What to Know about Tropanes and Piperidines

Closeup of the buds and seed capsules of a Jimsonweed or Datura stramonium plant growing in the wild Dutch nature.

Tropanes contain alkaloids, that is, a structure that contains nitrogen. Tropanes can be used for hallucinogenic purposes and have been associated with these effects throughout history. Some plants containing elements of tropanes are also used for medicinal purposes.

For example, datura is a hallucinogenic plant from Mexico that has been used to decrease pain associated with childbirth. In China, plants that have tropane alkaloids are used to treat problems such as the flu, asthma, bronchitis, and chronic pain.

Tropane is important in the pharmaceutical industry according to a paper published by the University of Bristol. This is because tropane is one of the cheapest substances to adapt into a pharmaceutical drug. Tropanes can be found in a variety of medications.

  • Anesthetics: drugs that block all pain, often used to prevent pain when undergoing surgery
  • Bronchodilators: medicines that assist with increasing air into the lungs
  • Antispasmodics: drugs that restrains muscle spasms.
  • Antiemetics: medications that prevent motion sickness, nausea, and vomiting
  • Mydriatics: drugs that cause pupils to dilate

Piperidines are often found in the skin of frogs, such as montane dendrobatid from Panama. They are also found in some ant venoms, papaya, pomegranate, black pepper, and some pine species.

According to Science Magazine, piperidines are commonly used in the pharmaceutical industry.

History of Tropanes and Piperidines

Tropane is one of the compounds present in coca leaves, according to National Geographic. Research published in the magazine also discusses how plants make cocaine naturally. Still, tropane is found in many medications that are used legally and under supervision from a doctor. This research also shows that plants usually create tropane in order to protect themselves from insects. The hope for this study is to trace how plants create cocaine so physicians can understand how people become addicted to this drug.

Piperidines have also been used in common legal medications and have many uses for the pharmaceutical industry. However, some of its derivatives are commonly sold to people as bath salts according to Biomolecules & Therapeutics.

Piperidines are also a component of phencyclidine (PCP). It is also called angel dust.

PCP was created in 1926 for medicinal purposes by Parke, Davis, and Company. It was first used as a tranquilizer and as anesthesia. Use of PCP as a medicine ended after 1965 when research showed this medicine caused strong delusions in users. Still, the formulation for PCP resulted in other modern drugs, such as MDMA, mescaline, and methamphetamines, according to the Center for Substance Abuse Research.

Dosage and Methods of Consumption

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According to the DEA, drugs containing PCP are often sold as other drugs. Users believe they are buying ecstasy or MDMA, but the drugs actually contain PCP.

PCP can be injected, snorted, smoked, or taken by mouth. People who smoke this drug feel its effects in as little as two minutes. Some users ingest tablets and start feeling effects about 30 to 60 minutes after ingestion.

Effects of PCP and Hallucinogens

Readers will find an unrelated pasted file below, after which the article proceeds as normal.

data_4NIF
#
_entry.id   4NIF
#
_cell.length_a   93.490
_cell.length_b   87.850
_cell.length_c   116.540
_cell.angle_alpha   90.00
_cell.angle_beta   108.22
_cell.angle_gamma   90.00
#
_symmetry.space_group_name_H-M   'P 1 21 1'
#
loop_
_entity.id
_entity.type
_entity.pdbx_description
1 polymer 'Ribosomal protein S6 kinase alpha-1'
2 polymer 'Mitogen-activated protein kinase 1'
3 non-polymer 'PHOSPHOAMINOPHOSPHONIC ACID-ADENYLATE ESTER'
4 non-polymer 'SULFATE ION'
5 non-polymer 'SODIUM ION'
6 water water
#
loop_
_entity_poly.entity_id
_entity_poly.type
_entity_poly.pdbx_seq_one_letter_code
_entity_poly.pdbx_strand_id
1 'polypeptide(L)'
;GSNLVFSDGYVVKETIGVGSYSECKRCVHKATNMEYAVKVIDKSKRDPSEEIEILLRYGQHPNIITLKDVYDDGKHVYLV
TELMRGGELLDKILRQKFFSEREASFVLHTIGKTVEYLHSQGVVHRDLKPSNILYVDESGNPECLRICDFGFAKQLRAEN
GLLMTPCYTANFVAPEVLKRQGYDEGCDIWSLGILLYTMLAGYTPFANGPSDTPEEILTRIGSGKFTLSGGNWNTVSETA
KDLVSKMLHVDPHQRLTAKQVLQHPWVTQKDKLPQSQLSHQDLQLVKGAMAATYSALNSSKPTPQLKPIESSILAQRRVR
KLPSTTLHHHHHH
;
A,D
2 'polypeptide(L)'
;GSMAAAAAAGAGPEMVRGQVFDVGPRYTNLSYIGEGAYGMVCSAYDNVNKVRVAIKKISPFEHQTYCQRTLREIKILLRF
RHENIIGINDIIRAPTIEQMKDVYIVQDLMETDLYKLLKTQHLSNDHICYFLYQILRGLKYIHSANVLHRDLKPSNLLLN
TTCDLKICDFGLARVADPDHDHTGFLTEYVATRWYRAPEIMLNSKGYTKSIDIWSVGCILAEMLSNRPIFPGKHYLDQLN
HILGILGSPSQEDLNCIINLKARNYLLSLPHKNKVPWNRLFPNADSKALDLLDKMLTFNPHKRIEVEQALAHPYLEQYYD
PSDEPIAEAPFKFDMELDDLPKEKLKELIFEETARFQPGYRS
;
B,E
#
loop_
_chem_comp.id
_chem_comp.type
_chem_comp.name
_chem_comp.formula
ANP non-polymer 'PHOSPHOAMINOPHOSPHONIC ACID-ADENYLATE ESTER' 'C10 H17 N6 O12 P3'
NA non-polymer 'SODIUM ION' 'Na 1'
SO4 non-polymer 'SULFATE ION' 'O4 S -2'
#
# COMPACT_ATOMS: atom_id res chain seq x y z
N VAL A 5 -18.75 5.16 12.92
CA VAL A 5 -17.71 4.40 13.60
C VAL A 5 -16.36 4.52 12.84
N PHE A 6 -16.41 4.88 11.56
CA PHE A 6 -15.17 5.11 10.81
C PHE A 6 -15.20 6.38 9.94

PCP and related drugs have different effects depending on several factors. The dosage taken, the surrounding environment, and even a user’s personality may have an effect on how the drug affects them. The following are effects of these drugs:

  • Feelings of euphoria
  • Anxiety
  • Depression
  • Disorientation
  • Delusions of grandeur
  • Changes in behavior
  • Distortions of the senses
  • Hallucinations

High doses of hallucinogenic drugs can also cause:

  • Dizziness
  • Pain when hearing certain sounds
  • Arrhythmia
  • Irregular breathing patterns
  • Changes in blood pressure (too low or too high)
  • Difficulty speaking or making sense

Extremely high doses can cause:

  • Problems with memory
  • Isolation and withdrawal from others
  • Depression and anxiety, including suicidal ideation
  • Increased problems with speech (e.g., inability to make sense and stuttering)
  • Toxic psychosis (usually in people who have no prior diagnosed mental health issues)

Signs of Addiction to Hallucinogens and Related Drugs

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The National Institute on Drug Abuse (NIDA) states that not all hallucinogens (synthetic or natural) are necessarily addictive. Instead, they point out that some people become tolerant to their effects. In addition, people may put themselves at additional risk if they use hallucinogens and depressants, even those prescribed legally.

Addiction is considered a disease and usually causes withdrawals symptoms. This is the case for PCP, which causes withdrawal symptoms like increased sweating and headaches. Still, drugs like LSD aren’t considered addictive because they do not cause people to have withdrawal symptoms or other classic signs of addiction, such as desperate attempts to obtain the drug. People may become tolerant, which means they require higher amounts of the drug to get the same effects.

How to Get Help

As mentioned by NIDA, there are currently no treatments for hallucinogens that are approved by the government. More research needs to be conducted in order to determine what might be most effective for those dealing with this issue.

In treatment, providers will deliver individualized care to each person. This way, therapy can address the root causes of an individual’s addiction and help them build the foundation for a healthy life that is free of substance abuse.

Last Updated on June 13, 2019
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